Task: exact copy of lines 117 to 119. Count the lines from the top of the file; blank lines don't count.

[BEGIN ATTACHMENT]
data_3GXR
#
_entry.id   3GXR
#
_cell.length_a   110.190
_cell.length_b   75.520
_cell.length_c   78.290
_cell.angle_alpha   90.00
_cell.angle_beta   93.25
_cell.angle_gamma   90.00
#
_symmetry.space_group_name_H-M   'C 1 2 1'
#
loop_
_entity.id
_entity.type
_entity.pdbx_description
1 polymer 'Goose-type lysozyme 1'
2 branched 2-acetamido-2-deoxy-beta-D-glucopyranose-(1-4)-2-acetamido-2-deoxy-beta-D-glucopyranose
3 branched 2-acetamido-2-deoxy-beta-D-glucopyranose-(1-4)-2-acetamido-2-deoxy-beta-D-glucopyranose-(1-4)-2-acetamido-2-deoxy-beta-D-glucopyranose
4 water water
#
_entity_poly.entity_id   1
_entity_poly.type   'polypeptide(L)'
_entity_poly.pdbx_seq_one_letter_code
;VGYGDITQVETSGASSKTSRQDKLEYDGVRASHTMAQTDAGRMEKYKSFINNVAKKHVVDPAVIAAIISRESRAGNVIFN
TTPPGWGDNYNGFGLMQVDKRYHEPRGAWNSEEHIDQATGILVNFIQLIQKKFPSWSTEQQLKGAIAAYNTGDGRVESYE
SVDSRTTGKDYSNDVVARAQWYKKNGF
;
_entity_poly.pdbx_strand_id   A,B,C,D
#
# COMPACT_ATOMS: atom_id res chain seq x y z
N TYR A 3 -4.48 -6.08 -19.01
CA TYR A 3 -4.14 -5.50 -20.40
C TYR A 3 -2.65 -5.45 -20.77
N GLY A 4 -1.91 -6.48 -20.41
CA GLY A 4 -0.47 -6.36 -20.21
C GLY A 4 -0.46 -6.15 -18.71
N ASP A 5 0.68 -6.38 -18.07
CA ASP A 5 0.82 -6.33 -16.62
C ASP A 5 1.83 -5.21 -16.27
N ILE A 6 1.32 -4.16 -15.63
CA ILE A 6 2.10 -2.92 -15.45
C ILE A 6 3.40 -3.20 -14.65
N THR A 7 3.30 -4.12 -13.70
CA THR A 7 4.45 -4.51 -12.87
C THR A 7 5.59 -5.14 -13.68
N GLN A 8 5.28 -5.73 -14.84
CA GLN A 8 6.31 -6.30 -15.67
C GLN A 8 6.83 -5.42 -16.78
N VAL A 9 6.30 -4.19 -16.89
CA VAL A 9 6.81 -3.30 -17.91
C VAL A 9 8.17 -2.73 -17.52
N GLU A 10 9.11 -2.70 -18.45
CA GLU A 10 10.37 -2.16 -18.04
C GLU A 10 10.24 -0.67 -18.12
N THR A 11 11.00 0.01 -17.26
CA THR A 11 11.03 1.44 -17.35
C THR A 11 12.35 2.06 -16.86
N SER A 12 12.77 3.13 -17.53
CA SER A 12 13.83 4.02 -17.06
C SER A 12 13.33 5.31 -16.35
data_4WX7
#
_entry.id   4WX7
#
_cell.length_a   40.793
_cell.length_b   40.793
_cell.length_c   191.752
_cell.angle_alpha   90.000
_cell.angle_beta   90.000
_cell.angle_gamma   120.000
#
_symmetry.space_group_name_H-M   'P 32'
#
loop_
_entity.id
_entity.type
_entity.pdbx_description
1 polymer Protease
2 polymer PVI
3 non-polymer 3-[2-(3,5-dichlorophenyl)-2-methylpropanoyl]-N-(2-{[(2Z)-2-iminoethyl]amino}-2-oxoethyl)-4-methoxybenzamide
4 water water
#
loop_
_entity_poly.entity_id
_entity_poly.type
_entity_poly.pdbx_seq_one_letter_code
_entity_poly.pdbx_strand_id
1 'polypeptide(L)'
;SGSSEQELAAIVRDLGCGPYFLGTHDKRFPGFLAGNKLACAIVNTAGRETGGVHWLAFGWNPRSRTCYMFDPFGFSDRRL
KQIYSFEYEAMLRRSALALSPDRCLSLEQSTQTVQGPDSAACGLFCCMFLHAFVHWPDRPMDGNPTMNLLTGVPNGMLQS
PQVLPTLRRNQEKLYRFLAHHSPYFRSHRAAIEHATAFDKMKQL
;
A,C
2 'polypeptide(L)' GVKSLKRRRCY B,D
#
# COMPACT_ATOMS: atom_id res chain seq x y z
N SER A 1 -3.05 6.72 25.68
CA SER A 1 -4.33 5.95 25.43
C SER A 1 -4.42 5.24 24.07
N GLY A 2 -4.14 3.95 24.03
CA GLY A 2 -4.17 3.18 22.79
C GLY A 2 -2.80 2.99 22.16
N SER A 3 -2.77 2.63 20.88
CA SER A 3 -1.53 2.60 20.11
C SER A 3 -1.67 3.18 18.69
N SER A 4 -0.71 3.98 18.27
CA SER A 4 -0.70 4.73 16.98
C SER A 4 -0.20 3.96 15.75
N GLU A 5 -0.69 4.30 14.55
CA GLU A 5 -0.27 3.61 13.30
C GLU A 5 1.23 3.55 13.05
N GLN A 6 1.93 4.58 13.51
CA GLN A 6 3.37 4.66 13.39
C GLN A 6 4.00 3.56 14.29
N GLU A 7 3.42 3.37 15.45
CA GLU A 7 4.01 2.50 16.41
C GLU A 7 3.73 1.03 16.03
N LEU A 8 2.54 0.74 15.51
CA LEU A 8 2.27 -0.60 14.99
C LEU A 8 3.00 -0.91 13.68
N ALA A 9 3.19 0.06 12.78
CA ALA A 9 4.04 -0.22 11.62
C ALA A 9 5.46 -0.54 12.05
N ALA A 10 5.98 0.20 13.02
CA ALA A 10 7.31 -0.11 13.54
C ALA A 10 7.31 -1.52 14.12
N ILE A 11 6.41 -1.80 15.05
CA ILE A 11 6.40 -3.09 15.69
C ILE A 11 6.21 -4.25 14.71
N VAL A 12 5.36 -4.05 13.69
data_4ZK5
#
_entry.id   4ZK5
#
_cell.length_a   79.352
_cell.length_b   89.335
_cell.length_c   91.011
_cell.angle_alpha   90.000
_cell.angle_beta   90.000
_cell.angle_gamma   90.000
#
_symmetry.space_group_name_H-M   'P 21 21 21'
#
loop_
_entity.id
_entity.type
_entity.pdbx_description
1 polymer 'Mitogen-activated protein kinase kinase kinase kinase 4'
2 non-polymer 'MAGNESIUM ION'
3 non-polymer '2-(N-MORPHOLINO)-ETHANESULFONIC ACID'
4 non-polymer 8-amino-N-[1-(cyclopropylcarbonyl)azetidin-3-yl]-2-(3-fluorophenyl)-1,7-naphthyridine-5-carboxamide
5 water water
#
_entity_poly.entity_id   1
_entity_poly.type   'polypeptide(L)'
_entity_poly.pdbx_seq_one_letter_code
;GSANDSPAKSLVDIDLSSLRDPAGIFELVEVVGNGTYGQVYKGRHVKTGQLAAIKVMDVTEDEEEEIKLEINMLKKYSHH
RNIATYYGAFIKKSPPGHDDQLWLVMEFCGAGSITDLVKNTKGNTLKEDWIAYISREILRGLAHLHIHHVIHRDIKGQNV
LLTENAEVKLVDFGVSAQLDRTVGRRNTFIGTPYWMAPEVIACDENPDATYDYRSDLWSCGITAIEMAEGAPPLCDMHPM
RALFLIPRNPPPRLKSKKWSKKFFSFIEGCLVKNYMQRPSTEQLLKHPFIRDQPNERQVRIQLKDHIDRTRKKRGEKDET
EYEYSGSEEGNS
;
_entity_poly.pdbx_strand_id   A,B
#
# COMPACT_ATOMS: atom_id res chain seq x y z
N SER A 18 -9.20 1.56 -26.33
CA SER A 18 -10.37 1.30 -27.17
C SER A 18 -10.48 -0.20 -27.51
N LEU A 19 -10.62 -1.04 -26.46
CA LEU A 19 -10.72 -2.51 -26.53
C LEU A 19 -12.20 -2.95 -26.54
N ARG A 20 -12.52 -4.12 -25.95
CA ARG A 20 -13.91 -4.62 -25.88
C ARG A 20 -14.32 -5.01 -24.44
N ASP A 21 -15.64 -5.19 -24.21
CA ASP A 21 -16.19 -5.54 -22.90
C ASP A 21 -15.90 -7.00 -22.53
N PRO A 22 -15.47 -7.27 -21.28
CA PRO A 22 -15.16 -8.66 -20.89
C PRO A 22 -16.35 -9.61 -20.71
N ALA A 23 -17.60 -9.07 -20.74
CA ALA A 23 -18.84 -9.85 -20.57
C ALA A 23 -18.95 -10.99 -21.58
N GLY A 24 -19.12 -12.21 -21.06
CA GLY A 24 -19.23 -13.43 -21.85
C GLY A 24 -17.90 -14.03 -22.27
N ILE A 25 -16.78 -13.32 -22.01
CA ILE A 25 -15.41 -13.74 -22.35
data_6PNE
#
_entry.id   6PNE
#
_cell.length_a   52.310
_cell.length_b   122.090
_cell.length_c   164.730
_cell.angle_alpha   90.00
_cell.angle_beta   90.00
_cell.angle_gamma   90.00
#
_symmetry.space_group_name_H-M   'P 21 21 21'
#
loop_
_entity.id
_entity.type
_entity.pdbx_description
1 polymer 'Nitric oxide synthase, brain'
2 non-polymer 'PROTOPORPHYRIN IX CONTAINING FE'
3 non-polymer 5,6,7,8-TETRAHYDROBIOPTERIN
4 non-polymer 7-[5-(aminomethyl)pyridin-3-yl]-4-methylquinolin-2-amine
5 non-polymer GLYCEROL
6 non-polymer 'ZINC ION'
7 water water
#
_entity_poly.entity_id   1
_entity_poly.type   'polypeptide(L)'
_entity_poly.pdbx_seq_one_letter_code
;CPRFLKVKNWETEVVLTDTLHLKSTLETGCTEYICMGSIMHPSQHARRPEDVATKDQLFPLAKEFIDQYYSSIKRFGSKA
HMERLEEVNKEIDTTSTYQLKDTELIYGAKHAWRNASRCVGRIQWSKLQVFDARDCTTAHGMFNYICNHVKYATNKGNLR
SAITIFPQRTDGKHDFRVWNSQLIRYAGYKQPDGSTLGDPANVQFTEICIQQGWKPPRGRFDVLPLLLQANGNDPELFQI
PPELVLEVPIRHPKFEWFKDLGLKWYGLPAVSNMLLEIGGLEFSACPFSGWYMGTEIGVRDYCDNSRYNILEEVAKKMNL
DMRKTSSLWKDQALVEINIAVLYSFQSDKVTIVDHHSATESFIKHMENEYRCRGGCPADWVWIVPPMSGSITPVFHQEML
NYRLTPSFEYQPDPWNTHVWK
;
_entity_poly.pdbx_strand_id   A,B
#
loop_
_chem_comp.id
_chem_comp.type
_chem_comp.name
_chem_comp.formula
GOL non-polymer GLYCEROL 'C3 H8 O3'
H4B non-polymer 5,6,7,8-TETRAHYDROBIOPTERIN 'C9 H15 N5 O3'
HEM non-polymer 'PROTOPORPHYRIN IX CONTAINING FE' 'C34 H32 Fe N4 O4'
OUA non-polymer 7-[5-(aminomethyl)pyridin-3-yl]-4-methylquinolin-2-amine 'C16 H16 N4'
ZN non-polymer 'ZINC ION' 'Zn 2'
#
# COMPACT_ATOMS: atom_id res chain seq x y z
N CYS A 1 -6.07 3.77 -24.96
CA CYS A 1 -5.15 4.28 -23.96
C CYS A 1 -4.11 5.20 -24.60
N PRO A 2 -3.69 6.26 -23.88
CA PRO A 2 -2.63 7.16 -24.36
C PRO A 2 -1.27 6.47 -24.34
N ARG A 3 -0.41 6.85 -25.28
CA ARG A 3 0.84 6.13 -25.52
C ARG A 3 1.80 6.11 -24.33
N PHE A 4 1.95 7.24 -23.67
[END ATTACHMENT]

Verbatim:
N GLU A 7 3.42 3.37 15.45
CA GLU A 7 4.01 2.50 16.41
C GLU A 7 3.73 1.03 16.03